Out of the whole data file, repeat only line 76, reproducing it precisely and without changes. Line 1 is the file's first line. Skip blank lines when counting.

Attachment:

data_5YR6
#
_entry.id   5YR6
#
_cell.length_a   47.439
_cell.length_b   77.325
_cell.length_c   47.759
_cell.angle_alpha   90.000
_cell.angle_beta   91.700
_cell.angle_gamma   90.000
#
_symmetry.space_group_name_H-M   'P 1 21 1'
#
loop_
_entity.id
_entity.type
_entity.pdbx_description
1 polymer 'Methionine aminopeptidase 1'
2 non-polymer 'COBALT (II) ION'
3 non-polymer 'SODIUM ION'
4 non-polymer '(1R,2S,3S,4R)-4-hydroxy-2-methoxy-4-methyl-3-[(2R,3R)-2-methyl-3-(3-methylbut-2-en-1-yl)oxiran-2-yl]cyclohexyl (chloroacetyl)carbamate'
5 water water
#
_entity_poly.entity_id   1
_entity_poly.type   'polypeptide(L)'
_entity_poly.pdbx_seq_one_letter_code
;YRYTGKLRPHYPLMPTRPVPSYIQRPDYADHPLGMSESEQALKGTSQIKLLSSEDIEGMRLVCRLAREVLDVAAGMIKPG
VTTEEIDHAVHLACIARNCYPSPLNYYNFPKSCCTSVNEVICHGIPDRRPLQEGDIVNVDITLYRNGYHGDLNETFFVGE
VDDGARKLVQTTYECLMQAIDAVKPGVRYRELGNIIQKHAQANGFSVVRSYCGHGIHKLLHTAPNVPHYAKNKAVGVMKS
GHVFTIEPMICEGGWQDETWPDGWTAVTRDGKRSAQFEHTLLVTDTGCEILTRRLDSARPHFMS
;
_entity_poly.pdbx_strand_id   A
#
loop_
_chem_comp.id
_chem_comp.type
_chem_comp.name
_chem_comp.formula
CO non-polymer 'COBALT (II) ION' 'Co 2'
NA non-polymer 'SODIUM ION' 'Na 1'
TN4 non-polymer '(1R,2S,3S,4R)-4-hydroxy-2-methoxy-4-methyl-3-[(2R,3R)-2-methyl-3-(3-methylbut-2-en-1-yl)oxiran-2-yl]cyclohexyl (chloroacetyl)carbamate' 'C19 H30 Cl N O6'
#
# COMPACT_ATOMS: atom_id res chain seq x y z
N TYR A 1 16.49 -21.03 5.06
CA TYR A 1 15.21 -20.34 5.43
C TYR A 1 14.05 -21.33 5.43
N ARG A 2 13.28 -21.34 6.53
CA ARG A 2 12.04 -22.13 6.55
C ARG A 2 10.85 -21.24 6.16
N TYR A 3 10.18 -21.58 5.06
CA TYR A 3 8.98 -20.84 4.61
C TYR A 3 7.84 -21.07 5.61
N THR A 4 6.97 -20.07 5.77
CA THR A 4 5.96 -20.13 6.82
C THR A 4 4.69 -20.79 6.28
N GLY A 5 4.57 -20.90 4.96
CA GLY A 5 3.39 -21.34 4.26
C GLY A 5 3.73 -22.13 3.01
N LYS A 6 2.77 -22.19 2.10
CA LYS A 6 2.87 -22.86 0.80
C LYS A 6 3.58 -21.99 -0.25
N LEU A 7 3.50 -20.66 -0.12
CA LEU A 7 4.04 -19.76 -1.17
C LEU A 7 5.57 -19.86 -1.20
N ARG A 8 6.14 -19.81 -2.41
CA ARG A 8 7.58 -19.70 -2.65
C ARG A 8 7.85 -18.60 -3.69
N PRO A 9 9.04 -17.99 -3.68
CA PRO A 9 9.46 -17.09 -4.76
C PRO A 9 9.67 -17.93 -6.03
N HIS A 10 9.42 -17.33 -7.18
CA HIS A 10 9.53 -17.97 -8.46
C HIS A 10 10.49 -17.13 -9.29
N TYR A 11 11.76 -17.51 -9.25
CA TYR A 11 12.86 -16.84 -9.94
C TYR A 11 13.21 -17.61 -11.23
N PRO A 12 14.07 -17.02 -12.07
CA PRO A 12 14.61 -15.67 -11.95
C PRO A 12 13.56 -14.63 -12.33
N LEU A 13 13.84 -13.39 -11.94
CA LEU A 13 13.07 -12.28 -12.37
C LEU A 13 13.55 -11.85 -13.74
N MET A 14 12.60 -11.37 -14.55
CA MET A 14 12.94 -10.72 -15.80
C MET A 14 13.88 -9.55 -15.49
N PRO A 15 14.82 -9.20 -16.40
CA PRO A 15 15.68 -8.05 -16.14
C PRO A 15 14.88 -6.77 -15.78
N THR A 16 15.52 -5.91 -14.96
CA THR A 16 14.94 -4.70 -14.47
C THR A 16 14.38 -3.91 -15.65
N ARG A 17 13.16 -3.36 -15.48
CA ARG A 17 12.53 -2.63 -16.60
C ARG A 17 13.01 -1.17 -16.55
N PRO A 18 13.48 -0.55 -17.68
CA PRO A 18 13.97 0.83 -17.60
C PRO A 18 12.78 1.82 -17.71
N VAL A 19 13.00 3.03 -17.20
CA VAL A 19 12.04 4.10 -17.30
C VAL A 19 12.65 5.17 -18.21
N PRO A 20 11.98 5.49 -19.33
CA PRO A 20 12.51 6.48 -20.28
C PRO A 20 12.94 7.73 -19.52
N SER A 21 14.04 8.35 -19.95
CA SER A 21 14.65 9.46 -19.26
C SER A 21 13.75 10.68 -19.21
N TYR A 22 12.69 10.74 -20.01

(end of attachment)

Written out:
C TYR A 11 13.21 -17.61 -11.23